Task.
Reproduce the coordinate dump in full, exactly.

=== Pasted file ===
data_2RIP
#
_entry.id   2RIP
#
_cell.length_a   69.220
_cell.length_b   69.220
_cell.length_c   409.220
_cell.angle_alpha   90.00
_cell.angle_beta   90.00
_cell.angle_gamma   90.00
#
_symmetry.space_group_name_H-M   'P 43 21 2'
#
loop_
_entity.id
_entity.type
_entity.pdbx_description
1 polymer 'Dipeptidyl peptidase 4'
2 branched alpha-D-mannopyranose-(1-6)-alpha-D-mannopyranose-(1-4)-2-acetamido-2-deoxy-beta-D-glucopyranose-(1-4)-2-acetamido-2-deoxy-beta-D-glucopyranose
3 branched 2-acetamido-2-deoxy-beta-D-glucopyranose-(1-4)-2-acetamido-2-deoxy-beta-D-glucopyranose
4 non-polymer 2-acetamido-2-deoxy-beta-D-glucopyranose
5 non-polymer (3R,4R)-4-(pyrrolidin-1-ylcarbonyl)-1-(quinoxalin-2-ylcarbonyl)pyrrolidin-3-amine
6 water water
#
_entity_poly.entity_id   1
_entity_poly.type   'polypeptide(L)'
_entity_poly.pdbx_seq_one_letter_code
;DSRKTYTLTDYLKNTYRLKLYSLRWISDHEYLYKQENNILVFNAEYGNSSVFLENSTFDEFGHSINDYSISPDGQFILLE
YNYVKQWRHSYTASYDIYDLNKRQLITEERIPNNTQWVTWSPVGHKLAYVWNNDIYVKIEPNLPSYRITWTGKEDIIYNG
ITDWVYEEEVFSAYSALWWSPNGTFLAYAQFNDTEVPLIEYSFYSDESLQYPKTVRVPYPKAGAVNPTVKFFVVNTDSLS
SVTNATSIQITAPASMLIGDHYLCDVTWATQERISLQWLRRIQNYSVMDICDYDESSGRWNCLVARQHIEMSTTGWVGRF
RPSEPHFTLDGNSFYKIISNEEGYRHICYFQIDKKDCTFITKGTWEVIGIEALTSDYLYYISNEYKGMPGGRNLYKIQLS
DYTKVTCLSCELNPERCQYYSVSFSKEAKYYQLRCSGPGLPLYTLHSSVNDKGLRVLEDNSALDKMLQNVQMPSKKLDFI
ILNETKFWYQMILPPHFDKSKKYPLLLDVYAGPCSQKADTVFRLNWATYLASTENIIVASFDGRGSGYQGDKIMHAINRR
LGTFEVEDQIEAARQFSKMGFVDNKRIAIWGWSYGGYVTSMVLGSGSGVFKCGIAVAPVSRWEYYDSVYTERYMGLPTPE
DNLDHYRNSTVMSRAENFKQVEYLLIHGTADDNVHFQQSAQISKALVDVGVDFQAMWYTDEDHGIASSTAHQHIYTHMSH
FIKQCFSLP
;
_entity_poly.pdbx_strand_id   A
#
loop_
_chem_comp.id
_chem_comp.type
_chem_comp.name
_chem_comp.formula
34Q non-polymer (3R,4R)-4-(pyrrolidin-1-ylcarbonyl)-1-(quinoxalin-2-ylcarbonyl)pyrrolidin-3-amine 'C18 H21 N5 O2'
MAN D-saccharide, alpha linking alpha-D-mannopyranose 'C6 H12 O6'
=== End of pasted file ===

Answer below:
data_2RIP
#
_entry.id   2RIP
#
_cell.length_a   69.220
_cell.length_b   69.220
_cell.length_c   409.220
_cell.angle_alpha   90.00
_cell.angle_beta   90.00
_cell.angle_gamma   90.00
#
_symmetry.space_group_name_H-M   'P 43 21 2'
#
loop_
_entity.id
_entity.type
_entity.pdbx_description
1 polymer 'Dipeptidyl peptidase 4'
2 branched alpha-D-mannopyranose-(1-6)-alpha-D-mannopyranose-(1-4)-2-acetamido-2-deoxy-beta-D-glucopyranose-(1-4)-2-acetamido-2-deoxy-beta-D-glucopyranose
3 branched 2-acetamido-2-deoxy-beta-D-glucopyranose-(1-4)-2-acetamido-2-deoxy-beta-D-glucopyranose
4 non-polymer 2-acetamido-2-deoxy-beta-D-glucopyranose
5 non-polymer (3R,4R)-4-(pyrrolidin-1-ylcarbonyl)-1-(quinoxalin-2-ylcarbonyl)pyrrolidin-3-amine
6 water water
#
_entity_poly.entity_id   1
_entity_poly.type   'polypeptide(L)'
_entity_poly.pdbx_seq_one_letter_code
;DSRKTYTLTDYLKNTYRLKLYSLRWISDHEYLYKQENNILVFNAEYGNSSVFLENSTFDEFGHSINDYSISPDGQFILLE
YNYVKQWRHSYTASYDIYDLNKRQLITEERIPNNTQWVTWSPVGHKLAYVWNNDIYVKIEPNLPSYRITWTGKEDIIYNG
ITDWVYEEEVFSAYSALWWSPNGTFLAYAQFNDTEVPLIEYSFYSDESLQYPKTVRVPYPKAGAVNPTVKFFVVNTDSLS
SVTNATSIQITAPASMLIGDHYLCDVTWATQERISLQWLRRIQNYSVMDICDYDESSGRWNCLVARQHIEMSTTGWVGRF
RPSEPHFTLDGNSFYKIISNEEGYRHICYFQIDKKDCTFITKGTWEVIGIEALTSDYLYYISNEYKGMPGGRNLYKIQLS
DYTKVTCLSCELNPERCQYYSVSFSKEAKYYQLRCSGPGLPLYTLHSSVNDKGLRVLEDNSALDKMLQNVQMPSKKLDFI
ILNETKFWYQMILPPHFDKSKKYPLLLDVYAGPCSQKADTVFRLNWATYLASTENIIVASFDGRGSGYQGDKIMHAINRR
LGTFEVEDQIEAARQFSKMGFVDNKRIAIWGWSYGGYVTSMVLGSGSGVFKCGIAVAPVSRWEYYDSVYTERYMGLPTPE
DNLDHYRNSTVMSRAENFKQVEYLLIHGTADDNVHFQQSAQISKALVDVGVDFQAMWYTDEDHGIASSTAHQHIYTHMSH
FIKQCFSLP
;
_entity_poly.pdbx_strand_id   A
#
loop_
_chem_comp.id
_chem_comp.type
_chem_comp.name
_chem_comp.formula
34Q non-polymer (3R,4R)-4-(pyrrolidin-1-ylcarbonyl)-1-(quinoxalin-2-ylcarbonyl)pyrrolidin-3-amine 'C18 H21 N5 O2'
MAN D-saccharide, alpha linking alpha-D-mannopyranose 'C6 H12 O6'